-- -- --

Soon after the Laura Bush rally, the U.S. Secret Service acknowledged it was investigating comments Niederer made threatening the president's life - a federal crime.

One of the statements posted online came in response to a question about learning the war was launched on the basis of "misinformation."

"I wanted to rip the president's head off," Niederer reportedly said. "I think if I had him in front of me I would shoot him in the groin area. Let him suffer. . . . He doesn't deserve any better."

In a recent interview, Niederer said she never really meant the president any harm. She and her son only want to end the war. "I'm not stupid," she said.

The American Civil Liberties Union and many private attorneys stepped up and offered to defend Niederer, but she said the Secret Service never pursued prosecution.

Still, she appreciated the support.

Since her son's death, Niederer has been called everything from a "dirtbag" to a true American by people she doesn't know.

One woman called her house at 2 a.m. to share her distaste for the Laura Bush protest. Before hanging up, Niederer asked her to call back at a reasonable hour.

Most of the people who send cards or stop Niederer in the supermarket offer their support. Others tell her to shut up.

-- -- --

But "egged on" by her son, Niederer doesn't plan on quieting down. During the past several months, she's taken on the job of "counter recruiter."

In between selling real estate and substitute teaching, she visits high schools and colleges to give youngsters another take on the military recruitment speech.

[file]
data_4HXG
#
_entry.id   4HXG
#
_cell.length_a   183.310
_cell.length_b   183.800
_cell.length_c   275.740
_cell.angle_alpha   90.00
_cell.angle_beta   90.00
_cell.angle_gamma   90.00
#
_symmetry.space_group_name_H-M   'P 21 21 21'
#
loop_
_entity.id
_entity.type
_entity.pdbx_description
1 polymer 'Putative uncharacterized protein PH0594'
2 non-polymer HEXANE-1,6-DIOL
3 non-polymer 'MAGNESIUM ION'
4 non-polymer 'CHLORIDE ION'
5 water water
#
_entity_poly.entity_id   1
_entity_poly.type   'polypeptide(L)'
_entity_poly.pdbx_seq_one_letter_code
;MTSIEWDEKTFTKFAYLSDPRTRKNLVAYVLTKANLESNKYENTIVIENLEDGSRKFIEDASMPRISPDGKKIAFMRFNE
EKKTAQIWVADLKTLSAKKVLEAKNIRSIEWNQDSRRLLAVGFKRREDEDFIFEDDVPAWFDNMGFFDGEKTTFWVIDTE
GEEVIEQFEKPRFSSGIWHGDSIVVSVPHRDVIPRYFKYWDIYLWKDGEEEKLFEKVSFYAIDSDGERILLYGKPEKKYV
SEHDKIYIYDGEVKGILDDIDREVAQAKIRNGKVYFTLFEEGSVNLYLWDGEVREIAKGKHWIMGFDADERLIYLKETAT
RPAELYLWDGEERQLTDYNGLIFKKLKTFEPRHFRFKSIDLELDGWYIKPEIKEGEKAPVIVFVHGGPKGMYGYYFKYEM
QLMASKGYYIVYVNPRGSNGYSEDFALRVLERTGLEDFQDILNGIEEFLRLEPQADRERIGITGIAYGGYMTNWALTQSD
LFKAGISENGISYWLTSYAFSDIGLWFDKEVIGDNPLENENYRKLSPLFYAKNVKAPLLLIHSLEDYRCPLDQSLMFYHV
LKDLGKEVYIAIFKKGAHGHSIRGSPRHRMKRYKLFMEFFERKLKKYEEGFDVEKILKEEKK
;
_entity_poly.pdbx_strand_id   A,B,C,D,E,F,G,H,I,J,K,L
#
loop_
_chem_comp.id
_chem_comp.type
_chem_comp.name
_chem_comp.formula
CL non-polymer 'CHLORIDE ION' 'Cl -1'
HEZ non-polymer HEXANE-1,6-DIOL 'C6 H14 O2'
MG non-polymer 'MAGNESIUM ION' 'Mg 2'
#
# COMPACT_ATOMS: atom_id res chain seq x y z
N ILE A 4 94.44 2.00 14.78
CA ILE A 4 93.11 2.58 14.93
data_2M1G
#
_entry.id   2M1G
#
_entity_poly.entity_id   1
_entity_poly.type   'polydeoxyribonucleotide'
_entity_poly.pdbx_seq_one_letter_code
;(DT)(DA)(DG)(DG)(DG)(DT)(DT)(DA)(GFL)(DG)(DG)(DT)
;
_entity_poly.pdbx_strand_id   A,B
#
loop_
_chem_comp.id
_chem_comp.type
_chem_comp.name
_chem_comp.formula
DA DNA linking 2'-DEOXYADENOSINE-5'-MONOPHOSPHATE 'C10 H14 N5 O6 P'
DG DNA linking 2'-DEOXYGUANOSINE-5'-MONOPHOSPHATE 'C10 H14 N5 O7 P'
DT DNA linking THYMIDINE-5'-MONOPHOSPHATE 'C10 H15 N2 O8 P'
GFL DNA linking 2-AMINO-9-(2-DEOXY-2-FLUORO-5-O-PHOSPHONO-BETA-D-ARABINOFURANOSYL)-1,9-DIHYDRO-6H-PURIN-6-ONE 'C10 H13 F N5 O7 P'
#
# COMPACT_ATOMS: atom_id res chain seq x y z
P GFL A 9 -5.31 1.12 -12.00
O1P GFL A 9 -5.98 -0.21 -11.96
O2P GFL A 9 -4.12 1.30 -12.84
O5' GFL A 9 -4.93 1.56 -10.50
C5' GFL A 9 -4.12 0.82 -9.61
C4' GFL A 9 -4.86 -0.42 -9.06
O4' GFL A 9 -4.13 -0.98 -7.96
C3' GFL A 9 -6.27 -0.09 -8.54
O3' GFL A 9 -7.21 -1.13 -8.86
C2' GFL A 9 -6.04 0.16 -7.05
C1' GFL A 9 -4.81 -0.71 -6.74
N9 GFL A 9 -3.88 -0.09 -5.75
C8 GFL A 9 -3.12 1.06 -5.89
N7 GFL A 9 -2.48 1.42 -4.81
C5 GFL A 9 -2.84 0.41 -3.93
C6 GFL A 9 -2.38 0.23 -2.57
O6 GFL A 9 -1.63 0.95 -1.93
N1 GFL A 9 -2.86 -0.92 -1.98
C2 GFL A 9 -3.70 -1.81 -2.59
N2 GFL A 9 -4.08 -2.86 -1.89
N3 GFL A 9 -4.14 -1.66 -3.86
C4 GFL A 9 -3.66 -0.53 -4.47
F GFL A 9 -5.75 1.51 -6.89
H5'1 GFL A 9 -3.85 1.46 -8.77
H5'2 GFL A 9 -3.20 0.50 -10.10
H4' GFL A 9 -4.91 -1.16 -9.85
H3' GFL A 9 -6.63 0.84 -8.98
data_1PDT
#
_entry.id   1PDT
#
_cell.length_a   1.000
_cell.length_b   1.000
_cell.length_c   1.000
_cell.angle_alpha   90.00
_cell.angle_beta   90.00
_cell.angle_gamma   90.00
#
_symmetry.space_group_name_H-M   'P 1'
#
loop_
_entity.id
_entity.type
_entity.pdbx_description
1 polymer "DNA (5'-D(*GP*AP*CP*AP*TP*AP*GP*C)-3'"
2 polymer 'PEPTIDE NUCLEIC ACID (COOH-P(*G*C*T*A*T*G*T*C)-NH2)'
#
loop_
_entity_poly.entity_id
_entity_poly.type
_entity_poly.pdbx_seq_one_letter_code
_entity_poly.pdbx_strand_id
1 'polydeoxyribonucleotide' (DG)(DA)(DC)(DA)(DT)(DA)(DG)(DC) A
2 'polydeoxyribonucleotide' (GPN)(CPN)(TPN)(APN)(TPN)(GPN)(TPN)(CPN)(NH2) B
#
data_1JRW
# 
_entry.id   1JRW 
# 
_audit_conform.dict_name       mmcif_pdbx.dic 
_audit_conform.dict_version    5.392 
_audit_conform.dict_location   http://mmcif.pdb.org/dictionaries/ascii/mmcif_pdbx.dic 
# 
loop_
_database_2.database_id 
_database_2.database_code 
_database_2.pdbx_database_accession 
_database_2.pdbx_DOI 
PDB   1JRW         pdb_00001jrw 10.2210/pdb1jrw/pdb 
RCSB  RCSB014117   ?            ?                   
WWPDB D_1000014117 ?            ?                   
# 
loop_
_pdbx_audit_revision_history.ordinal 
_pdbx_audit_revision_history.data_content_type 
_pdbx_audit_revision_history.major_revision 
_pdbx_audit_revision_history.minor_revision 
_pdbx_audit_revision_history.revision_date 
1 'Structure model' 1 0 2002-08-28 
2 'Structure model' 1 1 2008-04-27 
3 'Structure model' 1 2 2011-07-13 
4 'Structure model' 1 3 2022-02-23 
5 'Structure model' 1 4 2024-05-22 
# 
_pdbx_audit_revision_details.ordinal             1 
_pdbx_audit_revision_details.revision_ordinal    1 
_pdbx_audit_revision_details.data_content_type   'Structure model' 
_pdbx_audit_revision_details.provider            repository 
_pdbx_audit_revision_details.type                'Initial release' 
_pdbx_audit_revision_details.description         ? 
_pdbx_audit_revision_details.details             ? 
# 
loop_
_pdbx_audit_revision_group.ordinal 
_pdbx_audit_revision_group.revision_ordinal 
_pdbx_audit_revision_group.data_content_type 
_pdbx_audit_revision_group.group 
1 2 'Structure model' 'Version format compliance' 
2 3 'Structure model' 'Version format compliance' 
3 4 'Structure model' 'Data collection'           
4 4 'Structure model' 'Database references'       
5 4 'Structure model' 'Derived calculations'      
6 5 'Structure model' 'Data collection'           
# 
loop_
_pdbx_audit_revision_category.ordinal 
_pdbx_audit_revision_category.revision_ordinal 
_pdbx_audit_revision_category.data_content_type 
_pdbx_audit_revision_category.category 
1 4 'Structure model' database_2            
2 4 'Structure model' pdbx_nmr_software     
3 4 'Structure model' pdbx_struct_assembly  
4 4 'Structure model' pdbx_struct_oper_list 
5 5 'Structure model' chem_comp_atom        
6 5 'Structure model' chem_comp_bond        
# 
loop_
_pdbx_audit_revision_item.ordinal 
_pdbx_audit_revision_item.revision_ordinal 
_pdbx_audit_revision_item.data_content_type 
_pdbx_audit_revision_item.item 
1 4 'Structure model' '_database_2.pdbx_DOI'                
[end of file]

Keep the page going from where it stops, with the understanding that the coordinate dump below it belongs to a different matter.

After all, it isn't all college tuition money and patriotism - she has a dead son to attest to that.

So far, she's made 10 speeches.

"What I try to do is give them the other side of what the recruiter says so someone can make an informed decision when they enlist," she said.

Niederer now devotes about a day and a half out of her week to her activism.

"Financially, I would love to be able to do it full-time," she said, "but I'm not able to do it."

Niederer knows not everyone appreciates her style.

Meanwhile, her daughter-in-law is a bit annoyed by Niederer's activism, and most of her husband's family could do without it, too. Her daughter doesn't quite understand it either.

But it's her son's opinion that matter's most.

-- -- --

In a year packed with protests and headlines, she said the hole in her heart hasn't moved an inch.

Though she talks to her son, she knows he isn't going to walk through the front door. "I go in the shower at night and cry my eyes out," Niederer said.

Dvorin's boots and military gear sit on his bed, but the rest of the young man's room looks much like it did a year ago, and it probably won't change.

"It's his room," she said.

Niederer promised her husband she would try not to get arrested again, but she can't promise more than that.

At first, the military said Dvorin, who was trained in air defense artillery, was killed while he was defusing a bomb.

Now, Niederer said, she has received four different reports - some official, some anecdotal - about what her son was doing when a bomb exploded near his unit on Feb. 3 last year.

"I don't know what to believe anymore," she said. "The left hand doesn't know what the right hand says."

Until Niederer gets one story, she plans to continue to tell the public about the conflicting reports.

And unless Iraq eventually becomes a self-sufficient democracy, Niederer will feel her son's death was useless.

"If Seth was killed in Afghanistan, he (would have) died for a reason," Niederer said. "His death (would not have been) in vain. They attacked us."

Meanwhile, part of Niederer can't help feeling responsible. If she hadn't raised Dvorin to think of others before himself, maybe he would be alive.

"I'm as proud as proud could be of him, but you always have a guilty complex," she said. "A parent doesn't bury a child. It's that simple. This young man was the light of my life. I'm doing what he asked me to do."


Sunday, February 13, 2005
By KAREN AYRES Staff Writer